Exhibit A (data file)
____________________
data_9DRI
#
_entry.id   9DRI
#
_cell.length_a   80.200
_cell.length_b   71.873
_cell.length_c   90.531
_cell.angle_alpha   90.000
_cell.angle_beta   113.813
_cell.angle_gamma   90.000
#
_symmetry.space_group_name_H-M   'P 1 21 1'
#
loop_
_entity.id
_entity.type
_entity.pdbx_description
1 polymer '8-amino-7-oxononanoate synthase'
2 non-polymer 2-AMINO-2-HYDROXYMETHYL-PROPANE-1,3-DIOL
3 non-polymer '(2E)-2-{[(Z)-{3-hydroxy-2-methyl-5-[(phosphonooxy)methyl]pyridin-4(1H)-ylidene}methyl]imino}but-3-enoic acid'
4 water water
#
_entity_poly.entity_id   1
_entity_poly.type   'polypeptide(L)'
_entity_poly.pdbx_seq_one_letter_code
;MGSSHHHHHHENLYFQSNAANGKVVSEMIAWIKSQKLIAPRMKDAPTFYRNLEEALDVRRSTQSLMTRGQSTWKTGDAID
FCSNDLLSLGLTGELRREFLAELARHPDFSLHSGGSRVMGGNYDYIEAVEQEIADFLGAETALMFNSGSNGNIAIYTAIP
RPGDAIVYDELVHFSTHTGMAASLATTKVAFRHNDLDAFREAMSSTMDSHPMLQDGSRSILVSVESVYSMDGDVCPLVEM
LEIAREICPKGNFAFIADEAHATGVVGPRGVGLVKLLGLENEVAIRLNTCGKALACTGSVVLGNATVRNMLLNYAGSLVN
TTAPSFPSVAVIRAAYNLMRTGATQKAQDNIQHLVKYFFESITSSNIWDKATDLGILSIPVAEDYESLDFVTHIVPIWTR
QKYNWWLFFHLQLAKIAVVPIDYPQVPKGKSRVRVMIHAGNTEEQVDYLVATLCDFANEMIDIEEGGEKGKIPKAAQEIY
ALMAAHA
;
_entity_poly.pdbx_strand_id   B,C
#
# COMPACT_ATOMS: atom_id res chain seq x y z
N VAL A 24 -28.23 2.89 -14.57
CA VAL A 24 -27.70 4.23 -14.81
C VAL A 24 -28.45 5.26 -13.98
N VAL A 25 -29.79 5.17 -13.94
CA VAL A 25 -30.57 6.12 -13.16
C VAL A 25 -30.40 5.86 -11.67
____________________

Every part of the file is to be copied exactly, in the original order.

data_9DRI
#
_entry.id   9DRI
#
_cell.length_a   80.200
_cell.length_b   71.873
_cell.length_c   90.531
_cell.angle_alpha   90.000
_cell.angle_beta   113.813
_cell.angle_gamma   90.000
#
_symmetry.space_group_name_H-M   'P 1 21 1'
#
loop_
_entity.id
_entity.type
_entity.pdbx_description
1 polymer '8-amino-7-oxononanoate synthase'
2 non-polymer 2-AMINO-2-HYDROXYMETHYL-PROPANE-1,3-DIOL
3 non-polymer '(2E)-2-{[(Z)-{3-hydroxy-2-methyl-5-[(phosphonooxy)methyl]pyridin-4(1H)-ylidene}methyl]imino}but-3-enoic acid'
4 water water
#
_entity_poly.entity_id   1
_entity_poly.type   'polypeptide(L)'
_entity_poly.pdbx_seq_one_letter_code
;MGSSHHHHHHENLYFQSNAANGKVVSEMIAWIKSQKLIAPRMKDAPTFYRNLEEALDVRRSTQSLMTRGQSTWKTGDAID
FCSNDLLSLGLTGELRREFLAELARHPDFSLHSGGSRVMGGNYDYIEAVEQEIADFLGAETALMFNSGSNGNIAIYTAIP
RPGDAIVYDELVHFSTHTGMAASLATTKVAFRHNDLDAFREAMSSTMDSHPMLQDGSRSILVSVESVYSMDGDVCPLVEM
LEIAREICPKGNFAFIADEAHATGVVGPRGVGLVKLLGLENEVAIRLNTCGKALACTGSVVLGNATVRNMLLNYAGSLVN
TTAPSFPSVAVIRAAYNLMRTGATQKAQDNIQHLVKYFFESITSSNIWDKATDLGILSIPVAEDYESLDFVTHIVPIWTR
QKYNWWLFFHLQLAKIAVVPIDYPQVPKGKSRVRVMIHAGNTEEQVDYLVATLCDFANEMIDIEEGGEKGKIPKAAQEIY
ALMAAHA
;
_entity_poly.pdbx_strand_id   B,C
#
# COMPACT_ATOMS: atom_id res chain seq x y z
N VAL A 24 -28.23 2.89 -14.57
CA VAL A 24 -27.70 4.23 -14.81
C VAL A 24 -28.45 5.26 -13.98
N VAL A 25 -29.79 5.17 -13.94
CA VAL A 25 -30.57 6.12 -13.16
C VAL A 25 -30.40 5.86 -11.67